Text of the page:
The United States has long monitored the Iranian government’s activities because it is regarded as a potential candidate for terrorism and other insurgent acts. American has to deter the country from expanding its nuclear endeavor because a nuclear Iran would pose a significant risk of subversion, insurgency, and terrorism (Modigs, 2003). Regardless of the Iranian government’s attempts to achieve more significant influence, religious issues have hindered the country from accomplishing the goal of leading the Muslim world (Modigs, 2003). While Iran’s influence thrived in Syria and Iraq, its perception has blatantly declined in the eyes of the Westerners.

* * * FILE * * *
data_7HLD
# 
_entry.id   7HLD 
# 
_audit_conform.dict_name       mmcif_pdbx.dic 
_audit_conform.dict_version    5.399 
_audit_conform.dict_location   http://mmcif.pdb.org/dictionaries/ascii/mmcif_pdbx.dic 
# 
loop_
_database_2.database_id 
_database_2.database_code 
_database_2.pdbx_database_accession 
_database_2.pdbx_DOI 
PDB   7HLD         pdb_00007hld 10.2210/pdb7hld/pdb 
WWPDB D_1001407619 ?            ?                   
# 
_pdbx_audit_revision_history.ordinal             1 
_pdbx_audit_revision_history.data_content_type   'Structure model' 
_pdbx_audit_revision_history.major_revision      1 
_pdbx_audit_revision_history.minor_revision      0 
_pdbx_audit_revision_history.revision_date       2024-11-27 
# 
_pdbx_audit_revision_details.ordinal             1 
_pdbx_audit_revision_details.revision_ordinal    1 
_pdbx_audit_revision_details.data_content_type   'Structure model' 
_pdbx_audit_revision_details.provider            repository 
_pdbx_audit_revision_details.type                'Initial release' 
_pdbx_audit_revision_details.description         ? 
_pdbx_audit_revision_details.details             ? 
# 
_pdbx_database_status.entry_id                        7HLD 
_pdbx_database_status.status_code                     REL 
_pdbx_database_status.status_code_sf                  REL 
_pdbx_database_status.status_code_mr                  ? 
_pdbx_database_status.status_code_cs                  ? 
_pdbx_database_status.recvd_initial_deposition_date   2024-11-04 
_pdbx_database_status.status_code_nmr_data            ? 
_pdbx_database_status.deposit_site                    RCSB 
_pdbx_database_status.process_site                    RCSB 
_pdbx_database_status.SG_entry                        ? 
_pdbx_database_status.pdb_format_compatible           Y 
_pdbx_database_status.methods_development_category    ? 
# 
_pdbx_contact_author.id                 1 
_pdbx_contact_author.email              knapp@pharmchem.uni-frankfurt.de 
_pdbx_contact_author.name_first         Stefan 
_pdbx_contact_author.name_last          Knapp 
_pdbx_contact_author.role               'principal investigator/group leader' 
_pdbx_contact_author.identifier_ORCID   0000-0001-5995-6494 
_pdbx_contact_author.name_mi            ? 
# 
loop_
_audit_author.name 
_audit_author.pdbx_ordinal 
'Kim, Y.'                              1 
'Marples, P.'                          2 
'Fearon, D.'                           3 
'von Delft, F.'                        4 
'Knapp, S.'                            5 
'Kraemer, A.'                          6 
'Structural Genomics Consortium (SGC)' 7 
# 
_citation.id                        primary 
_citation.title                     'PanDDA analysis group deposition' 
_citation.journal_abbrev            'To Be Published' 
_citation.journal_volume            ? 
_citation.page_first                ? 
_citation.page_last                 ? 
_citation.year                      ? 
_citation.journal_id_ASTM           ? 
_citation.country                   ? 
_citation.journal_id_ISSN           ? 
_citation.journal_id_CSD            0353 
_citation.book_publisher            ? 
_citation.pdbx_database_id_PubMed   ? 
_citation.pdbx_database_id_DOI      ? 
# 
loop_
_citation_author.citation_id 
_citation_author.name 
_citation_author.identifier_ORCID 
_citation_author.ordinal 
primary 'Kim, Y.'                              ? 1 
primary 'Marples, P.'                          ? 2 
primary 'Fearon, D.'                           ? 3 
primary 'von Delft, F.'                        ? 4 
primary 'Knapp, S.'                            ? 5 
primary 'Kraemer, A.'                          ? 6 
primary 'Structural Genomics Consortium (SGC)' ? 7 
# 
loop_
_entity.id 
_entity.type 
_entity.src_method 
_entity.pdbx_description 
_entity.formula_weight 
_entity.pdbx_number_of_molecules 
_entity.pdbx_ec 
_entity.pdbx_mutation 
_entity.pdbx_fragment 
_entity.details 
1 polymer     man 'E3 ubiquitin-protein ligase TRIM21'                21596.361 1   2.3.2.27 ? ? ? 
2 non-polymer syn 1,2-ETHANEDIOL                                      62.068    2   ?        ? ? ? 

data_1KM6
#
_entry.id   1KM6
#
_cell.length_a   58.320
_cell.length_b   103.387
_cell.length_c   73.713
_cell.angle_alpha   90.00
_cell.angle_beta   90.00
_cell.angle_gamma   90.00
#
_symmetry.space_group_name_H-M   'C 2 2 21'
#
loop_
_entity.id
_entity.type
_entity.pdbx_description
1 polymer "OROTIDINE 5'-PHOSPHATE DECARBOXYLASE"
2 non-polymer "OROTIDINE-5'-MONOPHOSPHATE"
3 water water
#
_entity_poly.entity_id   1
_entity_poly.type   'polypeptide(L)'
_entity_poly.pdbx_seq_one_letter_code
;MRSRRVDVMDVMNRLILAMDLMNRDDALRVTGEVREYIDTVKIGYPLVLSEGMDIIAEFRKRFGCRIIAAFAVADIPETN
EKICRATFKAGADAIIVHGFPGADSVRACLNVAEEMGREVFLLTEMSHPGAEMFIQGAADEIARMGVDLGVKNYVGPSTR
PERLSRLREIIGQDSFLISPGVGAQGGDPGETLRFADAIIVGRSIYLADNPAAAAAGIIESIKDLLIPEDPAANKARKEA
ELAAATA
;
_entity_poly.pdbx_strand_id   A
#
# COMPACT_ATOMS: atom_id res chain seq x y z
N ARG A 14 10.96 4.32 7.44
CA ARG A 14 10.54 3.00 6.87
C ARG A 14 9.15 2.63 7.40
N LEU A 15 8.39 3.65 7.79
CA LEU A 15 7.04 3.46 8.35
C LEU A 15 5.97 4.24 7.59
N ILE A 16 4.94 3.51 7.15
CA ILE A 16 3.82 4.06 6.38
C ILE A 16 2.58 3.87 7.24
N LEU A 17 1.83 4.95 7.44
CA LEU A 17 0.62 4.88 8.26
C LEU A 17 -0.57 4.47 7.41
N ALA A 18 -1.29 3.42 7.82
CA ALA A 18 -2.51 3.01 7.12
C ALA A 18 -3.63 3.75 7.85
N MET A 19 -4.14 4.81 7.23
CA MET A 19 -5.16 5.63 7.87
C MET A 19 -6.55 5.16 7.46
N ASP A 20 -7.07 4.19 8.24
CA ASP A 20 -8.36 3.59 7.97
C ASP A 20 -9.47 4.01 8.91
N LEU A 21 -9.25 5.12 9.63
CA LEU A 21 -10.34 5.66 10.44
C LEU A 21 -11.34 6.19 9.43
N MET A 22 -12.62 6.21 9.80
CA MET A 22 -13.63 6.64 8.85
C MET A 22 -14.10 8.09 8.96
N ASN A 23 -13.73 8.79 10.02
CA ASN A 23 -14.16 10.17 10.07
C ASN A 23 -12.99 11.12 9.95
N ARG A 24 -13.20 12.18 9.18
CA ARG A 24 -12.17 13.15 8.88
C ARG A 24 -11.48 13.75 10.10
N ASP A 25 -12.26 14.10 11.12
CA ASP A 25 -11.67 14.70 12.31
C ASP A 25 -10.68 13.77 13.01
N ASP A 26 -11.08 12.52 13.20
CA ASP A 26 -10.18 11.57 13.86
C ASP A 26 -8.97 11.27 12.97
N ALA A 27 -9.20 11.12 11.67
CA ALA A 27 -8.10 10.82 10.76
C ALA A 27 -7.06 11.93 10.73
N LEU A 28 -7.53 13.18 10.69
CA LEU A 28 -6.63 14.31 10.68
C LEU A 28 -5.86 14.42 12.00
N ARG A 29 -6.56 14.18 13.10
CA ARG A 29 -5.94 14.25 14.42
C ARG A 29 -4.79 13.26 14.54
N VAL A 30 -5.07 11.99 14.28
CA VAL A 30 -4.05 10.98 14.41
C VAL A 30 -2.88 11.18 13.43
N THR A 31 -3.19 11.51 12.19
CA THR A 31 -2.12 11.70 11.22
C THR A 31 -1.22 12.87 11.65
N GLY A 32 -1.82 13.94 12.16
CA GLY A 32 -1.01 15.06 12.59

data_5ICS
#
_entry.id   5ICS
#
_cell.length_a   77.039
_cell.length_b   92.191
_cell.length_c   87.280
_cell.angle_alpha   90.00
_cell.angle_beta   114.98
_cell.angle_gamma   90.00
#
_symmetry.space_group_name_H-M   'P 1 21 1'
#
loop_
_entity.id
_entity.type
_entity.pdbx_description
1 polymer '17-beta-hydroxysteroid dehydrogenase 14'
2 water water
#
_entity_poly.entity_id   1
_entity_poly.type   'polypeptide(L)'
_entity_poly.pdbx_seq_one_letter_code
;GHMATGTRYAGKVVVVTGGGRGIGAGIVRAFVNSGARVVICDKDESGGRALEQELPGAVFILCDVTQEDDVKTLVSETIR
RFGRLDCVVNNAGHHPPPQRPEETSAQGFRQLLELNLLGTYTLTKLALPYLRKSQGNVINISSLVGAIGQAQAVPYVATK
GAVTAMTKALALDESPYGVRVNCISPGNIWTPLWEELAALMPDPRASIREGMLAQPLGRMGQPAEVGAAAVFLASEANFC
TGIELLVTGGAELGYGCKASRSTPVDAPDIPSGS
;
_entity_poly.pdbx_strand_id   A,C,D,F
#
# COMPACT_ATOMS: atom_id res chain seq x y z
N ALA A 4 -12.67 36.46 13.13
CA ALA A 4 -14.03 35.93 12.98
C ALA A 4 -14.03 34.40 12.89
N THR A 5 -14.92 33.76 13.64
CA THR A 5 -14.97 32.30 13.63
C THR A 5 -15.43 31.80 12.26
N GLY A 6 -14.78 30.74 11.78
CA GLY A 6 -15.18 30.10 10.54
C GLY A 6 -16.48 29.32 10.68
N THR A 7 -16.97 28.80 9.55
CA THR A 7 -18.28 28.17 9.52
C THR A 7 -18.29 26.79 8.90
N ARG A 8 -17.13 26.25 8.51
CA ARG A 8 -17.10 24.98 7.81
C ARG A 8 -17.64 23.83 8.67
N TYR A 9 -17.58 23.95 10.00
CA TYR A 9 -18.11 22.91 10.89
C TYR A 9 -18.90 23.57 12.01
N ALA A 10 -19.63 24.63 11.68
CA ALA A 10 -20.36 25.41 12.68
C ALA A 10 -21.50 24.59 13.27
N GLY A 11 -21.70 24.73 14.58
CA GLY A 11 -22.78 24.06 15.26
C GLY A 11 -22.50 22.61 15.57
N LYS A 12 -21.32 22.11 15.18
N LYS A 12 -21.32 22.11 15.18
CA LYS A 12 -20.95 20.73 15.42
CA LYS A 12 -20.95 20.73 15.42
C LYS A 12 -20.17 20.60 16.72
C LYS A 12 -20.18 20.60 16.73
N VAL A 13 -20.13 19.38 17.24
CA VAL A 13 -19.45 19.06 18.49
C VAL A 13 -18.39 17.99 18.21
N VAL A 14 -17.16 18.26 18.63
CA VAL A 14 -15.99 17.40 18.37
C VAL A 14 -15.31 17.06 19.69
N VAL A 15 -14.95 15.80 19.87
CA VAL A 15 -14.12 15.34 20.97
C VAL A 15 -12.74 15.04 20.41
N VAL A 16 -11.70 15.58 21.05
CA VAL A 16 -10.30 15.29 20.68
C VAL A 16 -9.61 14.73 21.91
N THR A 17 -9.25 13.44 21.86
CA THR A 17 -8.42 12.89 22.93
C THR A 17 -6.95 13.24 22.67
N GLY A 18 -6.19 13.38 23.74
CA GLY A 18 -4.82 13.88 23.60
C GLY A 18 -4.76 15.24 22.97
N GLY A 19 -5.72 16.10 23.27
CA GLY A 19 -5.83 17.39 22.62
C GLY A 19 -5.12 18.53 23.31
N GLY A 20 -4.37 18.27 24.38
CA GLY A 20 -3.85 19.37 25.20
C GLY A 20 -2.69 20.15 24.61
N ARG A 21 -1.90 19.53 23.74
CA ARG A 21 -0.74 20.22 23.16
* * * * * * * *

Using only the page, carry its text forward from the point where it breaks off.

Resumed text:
The United States are also concerned with a “reactive” proliferation, where if a country acquires nuclear arms, other nations are more likely to acquire the same, which leads to a greater risk of war. Examples of countries that are considered potential reactive proliferators are Egypt, Turkey, Saudi Arabia, and other regional states (Modigs, 2003). Regardless of these candidates, Saudi Arabia is not considered a nuclear threat because it lacks the necessary technological and industrial power to buy a nuclear arm (Halabi, 2016). In contrast, Turkey may own the essential resources, but it does not have an intense opposition that would foster artillery development (Halabi, 2016). Interestingly, most likely, proliferators are considered allies to the United States, which equates to the Iranian nuclear power threat (Halabi, 2016). In 2007, the Syrian determination to develop a nuclear weapon was discontinued by an Israeli airstrike which implied that a significant threat to nuclear proliferation would be Iran.